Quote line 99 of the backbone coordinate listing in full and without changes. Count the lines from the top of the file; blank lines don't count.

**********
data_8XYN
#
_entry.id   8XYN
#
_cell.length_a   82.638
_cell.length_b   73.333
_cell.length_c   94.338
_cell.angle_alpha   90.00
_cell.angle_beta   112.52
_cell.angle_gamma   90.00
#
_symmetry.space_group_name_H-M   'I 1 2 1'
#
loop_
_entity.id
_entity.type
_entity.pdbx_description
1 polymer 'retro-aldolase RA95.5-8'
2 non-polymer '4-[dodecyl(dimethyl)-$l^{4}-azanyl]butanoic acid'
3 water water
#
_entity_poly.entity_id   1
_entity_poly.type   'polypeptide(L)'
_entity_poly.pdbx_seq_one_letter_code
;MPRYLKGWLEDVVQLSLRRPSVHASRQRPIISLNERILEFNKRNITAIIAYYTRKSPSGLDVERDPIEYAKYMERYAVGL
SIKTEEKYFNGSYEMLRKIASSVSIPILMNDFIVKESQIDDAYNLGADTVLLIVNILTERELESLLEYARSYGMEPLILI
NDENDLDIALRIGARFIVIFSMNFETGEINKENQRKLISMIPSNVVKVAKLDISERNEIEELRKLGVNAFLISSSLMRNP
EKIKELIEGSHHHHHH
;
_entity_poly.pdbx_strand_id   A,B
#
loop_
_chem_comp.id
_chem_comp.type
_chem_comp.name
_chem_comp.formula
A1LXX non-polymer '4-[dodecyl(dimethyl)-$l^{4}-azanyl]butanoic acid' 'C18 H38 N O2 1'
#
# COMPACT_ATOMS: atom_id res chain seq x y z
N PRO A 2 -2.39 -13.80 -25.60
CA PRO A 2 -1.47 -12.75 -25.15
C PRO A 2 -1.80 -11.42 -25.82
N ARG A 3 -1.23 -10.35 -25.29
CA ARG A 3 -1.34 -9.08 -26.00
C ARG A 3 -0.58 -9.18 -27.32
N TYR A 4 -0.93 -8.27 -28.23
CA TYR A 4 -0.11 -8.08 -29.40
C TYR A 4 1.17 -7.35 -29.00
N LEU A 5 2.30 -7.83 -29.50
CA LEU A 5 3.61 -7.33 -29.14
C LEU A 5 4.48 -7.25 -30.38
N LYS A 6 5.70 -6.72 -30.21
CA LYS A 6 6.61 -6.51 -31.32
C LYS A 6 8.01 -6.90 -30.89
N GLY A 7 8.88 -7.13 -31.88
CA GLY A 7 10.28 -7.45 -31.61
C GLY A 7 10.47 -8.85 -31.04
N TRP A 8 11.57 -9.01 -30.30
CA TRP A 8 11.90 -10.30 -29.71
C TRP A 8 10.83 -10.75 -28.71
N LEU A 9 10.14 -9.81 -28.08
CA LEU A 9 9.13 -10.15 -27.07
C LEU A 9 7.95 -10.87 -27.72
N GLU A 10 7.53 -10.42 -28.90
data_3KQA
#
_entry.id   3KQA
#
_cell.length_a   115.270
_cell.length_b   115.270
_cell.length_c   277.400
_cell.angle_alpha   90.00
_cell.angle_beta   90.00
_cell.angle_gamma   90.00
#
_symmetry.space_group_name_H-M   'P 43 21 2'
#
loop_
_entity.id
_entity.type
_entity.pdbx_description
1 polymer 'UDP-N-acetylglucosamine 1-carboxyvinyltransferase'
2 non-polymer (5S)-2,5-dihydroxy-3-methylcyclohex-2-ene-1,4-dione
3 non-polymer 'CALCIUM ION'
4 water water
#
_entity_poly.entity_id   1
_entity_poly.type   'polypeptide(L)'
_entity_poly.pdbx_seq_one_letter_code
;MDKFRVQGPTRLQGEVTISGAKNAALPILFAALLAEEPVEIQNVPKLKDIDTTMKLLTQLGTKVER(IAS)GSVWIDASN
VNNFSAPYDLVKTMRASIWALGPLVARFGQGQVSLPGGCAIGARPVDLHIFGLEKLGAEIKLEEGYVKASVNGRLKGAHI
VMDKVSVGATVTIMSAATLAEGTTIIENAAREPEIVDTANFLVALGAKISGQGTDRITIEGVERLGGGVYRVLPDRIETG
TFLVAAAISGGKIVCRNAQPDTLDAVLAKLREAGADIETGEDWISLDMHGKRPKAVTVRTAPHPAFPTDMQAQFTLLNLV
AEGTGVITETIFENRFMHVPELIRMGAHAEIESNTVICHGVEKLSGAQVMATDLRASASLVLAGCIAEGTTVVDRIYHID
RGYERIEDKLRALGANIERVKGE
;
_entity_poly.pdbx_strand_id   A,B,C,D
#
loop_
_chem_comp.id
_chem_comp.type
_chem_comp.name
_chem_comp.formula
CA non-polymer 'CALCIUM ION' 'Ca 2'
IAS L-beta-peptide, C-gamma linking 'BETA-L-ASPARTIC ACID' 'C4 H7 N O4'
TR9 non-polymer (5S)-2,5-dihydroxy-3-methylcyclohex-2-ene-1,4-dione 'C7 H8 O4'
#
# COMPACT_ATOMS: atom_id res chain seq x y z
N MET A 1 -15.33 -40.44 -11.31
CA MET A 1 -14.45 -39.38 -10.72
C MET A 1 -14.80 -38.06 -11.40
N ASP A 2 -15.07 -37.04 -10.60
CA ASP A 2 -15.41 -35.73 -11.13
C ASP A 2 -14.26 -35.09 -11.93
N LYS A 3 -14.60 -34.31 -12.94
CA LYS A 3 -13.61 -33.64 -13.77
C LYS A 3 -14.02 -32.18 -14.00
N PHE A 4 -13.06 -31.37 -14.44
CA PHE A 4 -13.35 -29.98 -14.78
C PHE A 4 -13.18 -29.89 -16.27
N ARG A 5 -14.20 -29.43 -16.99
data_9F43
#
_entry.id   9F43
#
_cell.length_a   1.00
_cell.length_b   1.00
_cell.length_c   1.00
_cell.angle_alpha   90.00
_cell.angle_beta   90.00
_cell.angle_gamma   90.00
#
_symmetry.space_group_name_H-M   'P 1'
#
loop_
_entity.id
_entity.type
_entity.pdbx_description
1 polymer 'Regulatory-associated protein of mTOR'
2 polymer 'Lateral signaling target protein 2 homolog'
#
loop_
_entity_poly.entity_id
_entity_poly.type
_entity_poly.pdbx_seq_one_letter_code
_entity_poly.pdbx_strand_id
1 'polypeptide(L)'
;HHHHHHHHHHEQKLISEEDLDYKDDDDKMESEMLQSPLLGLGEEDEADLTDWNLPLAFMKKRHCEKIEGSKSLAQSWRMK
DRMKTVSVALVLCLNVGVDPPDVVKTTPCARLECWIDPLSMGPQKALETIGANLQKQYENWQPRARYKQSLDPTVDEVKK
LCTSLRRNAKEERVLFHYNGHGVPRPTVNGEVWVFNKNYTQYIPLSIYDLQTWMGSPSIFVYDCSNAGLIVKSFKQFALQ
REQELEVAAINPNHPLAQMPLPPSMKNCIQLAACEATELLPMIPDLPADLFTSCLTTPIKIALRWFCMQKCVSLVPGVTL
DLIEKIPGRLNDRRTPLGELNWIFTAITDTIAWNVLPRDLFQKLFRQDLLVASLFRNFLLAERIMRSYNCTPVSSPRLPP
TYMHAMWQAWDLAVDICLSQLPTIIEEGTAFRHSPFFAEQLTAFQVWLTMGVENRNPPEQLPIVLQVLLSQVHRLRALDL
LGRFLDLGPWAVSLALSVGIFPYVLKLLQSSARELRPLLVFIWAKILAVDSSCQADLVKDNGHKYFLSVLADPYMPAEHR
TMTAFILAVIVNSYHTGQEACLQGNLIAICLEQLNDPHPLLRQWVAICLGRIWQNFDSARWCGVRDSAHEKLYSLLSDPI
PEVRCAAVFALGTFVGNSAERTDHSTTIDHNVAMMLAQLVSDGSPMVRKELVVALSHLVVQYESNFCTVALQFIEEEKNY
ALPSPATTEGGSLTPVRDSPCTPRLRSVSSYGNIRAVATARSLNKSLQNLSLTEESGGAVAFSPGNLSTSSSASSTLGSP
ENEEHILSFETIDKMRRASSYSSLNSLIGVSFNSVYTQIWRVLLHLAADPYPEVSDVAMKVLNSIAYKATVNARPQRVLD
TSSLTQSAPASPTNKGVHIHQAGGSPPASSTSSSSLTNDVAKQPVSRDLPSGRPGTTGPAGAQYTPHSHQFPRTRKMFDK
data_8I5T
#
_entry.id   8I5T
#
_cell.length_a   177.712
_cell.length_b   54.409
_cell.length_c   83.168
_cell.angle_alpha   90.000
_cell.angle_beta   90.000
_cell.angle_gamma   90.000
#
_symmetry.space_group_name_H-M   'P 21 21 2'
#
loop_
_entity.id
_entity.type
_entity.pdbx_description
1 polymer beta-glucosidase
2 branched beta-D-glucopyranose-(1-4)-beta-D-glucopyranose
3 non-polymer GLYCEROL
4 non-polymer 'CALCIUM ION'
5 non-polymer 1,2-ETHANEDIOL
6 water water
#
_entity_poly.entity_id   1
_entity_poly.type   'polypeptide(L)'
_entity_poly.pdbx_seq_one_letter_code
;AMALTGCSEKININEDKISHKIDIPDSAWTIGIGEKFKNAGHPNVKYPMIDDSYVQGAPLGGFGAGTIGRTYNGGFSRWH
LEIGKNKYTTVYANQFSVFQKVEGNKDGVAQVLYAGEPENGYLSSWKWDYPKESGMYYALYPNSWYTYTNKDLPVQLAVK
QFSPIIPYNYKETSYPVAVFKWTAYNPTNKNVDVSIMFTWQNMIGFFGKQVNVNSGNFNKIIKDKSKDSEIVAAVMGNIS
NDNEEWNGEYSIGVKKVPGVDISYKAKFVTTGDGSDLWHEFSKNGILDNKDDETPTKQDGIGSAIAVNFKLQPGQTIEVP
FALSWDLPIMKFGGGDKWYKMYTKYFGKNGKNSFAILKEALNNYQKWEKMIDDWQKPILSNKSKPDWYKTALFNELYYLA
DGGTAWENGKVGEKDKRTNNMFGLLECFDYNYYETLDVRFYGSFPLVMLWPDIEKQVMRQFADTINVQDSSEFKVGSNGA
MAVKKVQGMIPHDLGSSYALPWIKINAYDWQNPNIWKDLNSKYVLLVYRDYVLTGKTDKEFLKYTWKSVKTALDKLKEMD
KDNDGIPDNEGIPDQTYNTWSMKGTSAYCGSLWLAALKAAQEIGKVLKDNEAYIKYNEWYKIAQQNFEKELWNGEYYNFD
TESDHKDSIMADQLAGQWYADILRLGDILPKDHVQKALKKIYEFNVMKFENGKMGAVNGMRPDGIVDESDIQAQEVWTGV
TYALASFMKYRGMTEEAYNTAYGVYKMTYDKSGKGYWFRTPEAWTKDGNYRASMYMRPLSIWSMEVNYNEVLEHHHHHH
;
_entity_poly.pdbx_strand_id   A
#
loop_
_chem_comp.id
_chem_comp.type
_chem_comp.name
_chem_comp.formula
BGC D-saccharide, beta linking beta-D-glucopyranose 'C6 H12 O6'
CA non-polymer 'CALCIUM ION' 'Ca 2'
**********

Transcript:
loop_